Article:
One of the things that brings excitement to my life is food. It was always a big focus in my family growing up, with rituals like wine with Friday & Saturday suppers, favourite dishes, family get-togethers and meals for birthdays, Thanksgiving, Christmas. When I was away at university my grandma baked banana muffins and oatmeal chocolate chip cookies and mailed them to me – just like a hug from home!
Eating has gotten much more complicated lately. I am trying to balance many things, several of them contradictory. I’m hoping that blogging about it will help me sort them out – remember them – and perhaps gain advice from you, my esteemed readers!
Here are the issues that I keep in mind for food, roughly in order of priority:
1. Allergen free (ie none of our allergens)! No eggs, fish or tree nuts.
2. Organic if possible. (still to come: the lists I have found of “most important to eat organic” and “things that don’t really matter if you eat organic or not).
3. Choices with some thought to foods that are supposed to be healthy for you – especially from the “Foods That Fight Cancer” and “Cooking with Foods that Fight Cancer” books by Dr. Beliveau. Overall he advocates more fruit & vegetables, of course, but there are some interesting research nuggets in there. However, I feel that it’s important to keep a sense of perspective. Slavishly following these books doesn’t mean you’ll never get cancer. If you know someone who has had a cancer diagnosis, it isn’t their “fault” for not following these guidelines. I think there’s some great information here but I’d hate to have it transformed into a “blame the victim” situation.
4. Lower carb/more whole grains. DH and I followed the South Beach diet several years ago and it did wonders for DH’s blood lipid levels, and also for his weight loss. I lost some weight too but it was really surprising how well it worked for DH. There’s type II diabetes in my family so I think this is a good strategy for both of us.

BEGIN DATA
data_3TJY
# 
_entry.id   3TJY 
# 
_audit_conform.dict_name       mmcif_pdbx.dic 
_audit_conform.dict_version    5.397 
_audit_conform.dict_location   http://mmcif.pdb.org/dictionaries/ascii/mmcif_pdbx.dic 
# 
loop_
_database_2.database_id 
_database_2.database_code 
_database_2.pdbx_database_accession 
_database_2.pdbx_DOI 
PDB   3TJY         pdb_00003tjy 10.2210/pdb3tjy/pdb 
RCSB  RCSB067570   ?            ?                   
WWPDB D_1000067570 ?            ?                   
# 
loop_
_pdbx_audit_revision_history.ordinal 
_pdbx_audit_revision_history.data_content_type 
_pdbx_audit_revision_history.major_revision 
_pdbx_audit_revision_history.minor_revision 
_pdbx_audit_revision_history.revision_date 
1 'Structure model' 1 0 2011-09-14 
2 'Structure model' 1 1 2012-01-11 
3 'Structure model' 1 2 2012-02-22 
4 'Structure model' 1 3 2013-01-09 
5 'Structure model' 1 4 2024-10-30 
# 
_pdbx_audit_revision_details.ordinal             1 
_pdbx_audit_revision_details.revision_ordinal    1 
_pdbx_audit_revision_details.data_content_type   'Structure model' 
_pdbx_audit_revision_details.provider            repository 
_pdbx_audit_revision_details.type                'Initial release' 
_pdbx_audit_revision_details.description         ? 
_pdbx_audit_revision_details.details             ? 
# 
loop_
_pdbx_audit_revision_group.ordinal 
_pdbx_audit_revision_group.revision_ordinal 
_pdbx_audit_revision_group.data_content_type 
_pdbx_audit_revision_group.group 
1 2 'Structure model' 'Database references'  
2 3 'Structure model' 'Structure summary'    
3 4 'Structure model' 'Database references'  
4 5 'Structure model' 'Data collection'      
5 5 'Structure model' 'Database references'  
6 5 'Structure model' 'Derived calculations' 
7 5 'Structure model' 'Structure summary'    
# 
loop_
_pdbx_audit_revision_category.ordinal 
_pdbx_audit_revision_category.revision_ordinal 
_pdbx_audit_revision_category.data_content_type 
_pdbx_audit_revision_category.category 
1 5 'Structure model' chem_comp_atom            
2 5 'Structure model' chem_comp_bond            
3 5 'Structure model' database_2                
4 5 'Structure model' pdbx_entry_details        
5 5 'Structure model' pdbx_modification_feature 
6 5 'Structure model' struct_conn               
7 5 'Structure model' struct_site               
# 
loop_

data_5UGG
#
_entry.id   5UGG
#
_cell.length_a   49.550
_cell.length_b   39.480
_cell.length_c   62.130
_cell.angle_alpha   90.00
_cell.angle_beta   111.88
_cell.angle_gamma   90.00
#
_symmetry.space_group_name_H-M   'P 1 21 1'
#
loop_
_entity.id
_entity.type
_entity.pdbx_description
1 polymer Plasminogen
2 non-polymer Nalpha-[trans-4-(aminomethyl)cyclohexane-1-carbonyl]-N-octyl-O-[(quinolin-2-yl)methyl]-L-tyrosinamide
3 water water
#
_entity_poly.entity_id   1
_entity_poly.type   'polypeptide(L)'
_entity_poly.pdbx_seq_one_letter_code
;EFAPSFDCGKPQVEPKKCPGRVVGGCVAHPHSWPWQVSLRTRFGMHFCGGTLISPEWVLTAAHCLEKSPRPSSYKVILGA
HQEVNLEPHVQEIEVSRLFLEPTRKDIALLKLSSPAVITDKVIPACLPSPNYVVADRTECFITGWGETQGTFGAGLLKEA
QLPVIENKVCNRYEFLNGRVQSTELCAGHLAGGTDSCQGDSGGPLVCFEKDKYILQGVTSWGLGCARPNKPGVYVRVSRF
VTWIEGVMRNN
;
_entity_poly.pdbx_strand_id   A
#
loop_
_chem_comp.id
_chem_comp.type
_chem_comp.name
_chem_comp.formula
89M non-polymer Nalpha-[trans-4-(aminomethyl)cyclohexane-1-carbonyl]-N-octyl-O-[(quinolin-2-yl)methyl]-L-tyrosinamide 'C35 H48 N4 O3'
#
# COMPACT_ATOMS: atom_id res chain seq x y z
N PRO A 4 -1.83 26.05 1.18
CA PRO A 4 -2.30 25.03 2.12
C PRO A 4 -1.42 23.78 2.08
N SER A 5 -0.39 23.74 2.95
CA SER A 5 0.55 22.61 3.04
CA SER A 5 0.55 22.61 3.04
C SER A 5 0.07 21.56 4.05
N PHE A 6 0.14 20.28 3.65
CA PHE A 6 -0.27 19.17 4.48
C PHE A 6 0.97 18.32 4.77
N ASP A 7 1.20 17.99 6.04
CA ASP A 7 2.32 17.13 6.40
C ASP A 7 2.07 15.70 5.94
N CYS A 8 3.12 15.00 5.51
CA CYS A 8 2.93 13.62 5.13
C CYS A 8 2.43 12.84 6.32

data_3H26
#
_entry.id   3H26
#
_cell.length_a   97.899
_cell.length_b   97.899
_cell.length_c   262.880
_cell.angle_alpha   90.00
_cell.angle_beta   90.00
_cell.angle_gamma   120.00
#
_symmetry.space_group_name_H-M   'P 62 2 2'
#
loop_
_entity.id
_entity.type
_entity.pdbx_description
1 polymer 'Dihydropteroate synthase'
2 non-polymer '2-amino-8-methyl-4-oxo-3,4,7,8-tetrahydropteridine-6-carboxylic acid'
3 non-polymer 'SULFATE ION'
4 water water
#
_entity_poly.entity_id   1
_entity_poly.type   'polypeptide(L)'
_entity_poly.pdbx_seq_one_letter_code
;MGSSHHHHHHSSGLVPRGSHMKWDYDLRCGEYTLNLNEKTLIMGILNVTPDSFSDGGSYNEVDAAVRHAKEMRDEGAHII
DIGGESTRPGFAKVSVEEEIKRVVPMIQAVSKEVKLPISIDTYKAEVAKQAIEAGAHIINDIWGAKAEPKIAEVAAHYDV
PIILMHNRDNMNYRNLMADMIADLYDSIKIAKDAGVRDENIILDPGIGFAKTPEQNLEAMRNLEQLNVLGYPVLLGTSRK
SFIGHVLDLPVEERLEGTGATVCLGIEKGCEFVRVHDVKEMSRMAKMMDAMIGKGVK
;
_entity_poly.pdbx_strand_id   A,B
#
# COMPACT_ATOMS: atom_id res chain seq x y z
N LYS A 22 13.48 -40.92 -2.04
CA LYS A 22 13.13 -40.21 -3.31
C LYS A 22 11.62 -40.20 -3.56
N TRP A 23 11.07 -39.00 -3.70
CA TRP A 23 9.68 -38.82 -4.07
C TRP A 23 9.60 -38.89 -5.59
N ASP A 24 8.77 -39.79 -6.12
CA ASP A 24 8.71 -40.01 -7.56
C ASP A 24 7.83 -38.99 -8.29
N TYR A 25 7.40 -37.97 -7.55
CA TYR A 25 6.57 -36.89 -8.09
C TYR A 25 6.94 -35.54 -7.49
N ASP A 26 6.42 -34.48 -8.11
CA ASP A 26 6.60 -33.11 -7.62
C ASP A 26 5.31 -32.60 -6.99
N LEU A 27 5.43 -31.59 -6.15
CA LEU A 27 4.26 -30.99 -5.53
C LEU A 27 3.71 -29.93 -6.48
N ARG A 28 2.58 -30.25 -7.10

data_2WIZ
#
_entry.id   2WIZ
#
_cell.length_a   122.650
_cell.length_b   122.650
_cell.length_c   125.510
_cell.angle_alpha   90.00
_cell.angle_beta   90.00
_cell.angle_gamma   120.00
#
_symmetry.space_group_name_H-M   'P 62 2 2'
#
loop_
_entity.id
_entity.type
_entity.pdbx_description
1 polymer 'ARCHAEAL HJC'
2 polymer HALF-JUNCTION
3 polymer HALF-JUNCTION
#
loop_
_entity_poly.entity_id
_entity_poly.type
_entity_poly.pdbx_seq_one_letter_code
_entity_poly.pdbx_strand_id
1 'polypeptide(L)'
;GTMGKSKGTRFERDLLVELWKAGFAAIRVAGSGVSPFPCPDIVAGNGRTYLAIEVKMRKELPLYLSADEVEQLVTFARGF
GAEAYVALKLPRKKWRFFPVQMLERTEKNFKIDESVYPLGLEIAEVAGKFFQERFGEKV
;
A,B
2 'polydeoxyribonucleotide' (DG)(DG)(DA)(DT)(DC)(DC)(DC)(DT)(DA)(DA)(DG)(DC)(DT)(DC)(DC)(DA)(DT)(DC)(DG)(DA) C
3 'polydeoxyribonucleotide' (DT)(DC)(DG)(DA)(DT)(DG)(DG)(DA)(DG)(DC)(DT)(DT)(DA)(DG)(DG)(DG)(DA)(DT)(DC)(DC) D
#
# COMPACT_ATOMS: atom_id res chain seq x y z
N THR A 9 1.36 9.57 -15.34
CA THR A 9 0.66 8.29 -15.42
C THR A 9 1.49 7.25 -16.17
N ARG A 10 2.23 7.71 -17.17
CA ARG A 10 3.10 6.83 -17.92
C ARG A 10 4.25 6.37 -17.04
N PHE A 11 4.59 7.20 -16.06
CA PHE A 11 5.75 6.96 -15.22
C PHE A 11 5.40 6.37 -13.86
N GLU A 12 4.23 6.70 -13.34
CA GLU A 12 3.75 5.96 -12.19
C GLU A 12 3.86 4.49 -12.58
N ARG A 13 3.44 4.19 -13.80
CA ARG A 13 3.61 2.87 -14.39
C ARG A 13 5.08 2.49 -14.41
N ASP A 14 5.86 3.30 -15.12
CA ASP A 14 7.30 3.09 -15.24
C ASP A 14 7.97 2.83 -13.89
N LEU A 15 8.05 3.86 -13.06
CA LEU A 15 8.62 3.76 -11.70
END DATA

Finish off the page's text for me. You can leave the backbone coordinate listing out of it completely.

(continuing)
5. Less meat, more vegetarian meals/dishes. As I grew up eating meat with every supper, this is a shift for me. (note how this is more difficult w/ the south beach diet, mentioned above!)
6. Eating 3 course meals a la “French Women Don’t Get Fat” – this is a recent introduction to our food habits (for supper), and we are loving it! Some typical things might be a soup course, then a salad course, and then the “main” – all of them small, and meat usually just at the main course – or sometimes it’s all vegetarian. One recent meal was 1) soup 2) corn on the cob 3) a bit of beef stew, mashed potato, sauteed mushrooms & onion, and broccoli. By the time you get to course #3 you’re already partly full, plus I generally use smaller plates. It is a bit more work but I”m starting to get into the groove.
7. Environmentally friendly/locally grown – sometimes I am good at keeping this a priority – other times not so much. Last year we got most of our fruits & vegetables from a farm about 40 min away. It was a great experience but it was a commitment of money & time to drive there and back!
8. Not from BPA-lined cans. (a whole new level of obsessiveness for me)
9. Gluten-reduced (I haven’t really incorporated this much, but it’s something I’d like to aim for in the future)
10. Less dairy (Dairy is so easy, high protein, good flavour for us. But I think we are having too much of it).
So, you may be able to see some of the conflicts here! South Beach advocates a high protein breakfast, and highly recommends eggs – that goes against our allergy! It also emphasizes high protein to keep you feeling full – a bit harder to do when striving for more vegetarian emphasis. Then there’s the preventing cancer thing, where omega-3 fats from fish are fantastic! Unfortunately, we are allergic to that. Then there’s the overall cost of buying organic … argh. Of course a good variety of fresh veggies & fruit is an admirable goal, but you can’t get that much which is local in the wintertime in Ontario.
No wonder I sometimes feel overwhelmed by the (supposedly) simple task of eating!